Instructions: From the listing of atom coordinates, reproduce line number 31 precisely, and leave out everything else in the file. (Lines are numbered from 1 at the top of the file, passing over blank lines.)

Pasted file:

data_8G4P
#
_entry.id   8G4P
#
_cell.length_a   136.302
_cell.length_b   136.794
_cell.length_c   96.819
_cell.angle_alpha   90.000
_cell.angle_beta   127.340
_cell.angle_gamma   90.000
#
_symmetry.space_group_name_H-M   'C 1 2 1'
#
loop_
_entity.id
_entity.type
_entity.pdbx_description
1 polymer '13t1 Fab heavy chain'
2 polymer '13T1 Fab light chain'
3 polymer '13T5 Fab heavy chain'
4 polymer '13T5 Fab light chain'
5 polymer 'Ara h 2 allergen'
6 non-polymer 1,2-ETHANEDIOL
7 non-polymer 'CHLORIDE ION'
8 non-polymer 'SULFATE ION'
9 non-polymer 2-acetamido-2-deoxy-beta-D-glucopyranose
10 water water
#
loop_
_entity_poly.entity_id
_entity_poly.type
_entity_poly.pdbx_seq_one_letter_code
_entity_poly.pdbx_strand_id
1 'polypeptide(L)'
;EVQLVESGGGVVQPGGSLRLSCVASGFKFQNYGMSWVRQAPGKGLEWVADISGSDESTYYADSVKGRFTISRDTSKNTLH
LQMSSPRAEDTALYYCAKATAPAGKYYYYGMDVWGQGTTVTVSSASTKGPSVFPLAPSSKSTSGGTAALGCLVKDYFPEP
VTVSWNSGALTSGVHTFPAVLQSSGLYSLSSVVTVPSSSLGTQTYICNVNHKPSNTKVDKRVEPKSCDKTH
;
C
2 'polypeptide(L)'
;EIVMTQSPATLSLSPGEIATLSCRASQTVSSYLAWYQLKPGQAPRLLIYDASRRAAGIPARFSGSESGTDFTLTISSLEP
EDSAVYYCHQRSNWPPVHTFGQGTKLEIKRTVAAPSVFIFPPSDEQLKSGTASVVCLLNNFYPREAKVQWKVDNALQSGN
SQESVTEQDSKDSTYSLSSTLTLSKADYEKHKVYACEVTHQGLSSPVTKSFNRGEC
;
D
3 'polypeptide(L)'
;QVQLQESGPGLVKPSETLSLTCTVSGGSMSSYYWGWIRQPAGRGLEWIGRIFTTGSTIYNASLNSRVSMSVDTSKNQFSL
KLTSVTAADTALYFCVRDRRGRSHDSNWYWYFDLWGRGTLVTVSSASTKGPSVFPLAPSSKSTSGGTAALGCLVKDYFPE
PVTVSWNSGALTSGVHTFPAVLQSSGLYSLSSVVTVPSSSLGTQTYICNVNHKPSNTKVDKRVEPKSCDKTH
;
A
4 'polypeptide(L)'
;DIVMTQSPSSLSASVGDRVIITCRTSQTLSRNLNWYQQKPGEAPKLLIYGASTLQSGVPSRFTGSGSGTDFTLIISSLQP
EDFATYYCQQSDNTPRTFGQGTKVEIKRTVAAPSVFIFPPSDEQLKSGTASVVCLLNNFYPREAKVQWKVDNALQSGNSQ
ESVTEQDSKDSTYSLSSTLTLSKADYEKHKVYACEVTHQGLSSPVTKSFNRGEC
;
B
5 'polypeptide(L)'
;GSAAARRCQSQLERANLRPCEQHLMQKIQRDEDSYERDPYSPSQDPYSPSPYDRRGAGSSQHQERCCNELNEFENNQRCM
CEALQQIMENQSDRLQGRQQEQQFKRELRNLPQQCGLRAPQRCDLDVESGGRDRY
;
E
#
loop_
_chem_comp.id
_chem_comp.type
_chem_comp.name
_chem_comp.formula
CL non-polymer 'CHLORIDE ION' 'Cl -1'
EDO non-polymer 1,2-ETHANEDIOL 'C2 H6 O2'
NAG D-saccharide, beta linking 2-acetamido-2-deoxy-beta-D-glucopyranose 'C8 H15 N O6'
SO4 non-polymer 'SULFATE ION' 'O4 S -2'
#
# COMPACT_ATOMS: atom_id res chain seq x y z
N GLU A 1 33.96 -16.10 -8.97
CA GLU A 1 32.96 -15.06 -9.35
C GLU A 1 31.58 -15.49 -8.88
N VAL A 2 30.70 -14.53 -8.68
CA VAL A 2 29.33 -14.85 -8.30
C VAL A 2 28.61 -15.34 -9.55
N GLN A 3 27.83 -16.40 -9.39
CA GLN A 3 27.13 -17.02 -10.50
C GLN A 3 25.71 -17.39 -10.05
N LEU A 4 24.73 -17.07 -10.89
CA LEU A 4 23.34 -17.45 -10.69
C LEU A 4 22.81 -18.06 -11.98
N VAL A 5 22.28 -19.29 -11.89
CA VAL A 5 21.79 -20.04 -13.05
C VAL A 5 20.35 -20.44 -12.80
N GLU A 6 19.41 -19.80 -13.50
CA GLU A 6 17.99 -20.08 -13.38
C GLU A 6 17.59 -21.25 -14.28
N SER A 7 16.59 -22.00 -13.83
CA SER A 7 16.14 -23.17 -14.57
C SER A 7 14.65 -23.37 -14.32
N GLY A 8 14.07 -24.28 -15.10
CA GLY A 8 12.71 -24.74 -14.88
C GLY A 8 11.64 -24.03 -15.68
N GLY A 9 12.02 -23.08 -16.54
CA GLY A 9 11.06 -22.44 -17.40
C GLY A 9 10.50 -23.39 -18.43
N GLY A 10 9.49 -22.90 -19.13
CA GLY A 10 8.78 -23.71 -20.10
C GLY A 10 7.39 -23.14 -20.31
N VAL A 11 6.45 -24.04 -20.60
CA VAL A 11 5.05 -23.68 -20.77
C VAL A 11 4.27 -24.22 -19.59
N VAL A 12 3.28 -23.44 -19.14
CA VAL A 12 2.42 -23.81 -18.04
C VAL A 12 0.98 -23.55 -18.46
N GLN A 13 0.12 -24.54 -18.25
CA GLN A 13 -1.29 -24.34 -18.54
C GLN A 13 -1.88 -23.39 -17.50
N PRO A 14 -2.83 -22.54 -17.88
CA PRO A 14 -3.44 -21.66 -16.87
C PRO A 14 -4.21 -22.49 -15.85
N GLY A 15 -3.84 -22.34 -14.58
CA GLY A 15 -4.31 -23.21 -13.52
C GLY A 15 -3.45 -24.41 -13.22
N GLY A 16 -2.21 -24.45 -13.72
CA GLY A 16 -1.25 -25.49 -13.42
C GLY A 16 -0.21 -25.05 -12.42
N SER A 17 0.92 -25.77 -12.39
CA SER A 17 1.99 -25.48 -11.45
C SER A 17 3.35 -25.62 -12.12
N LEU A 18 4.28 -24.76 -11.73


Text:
_entity_poly.type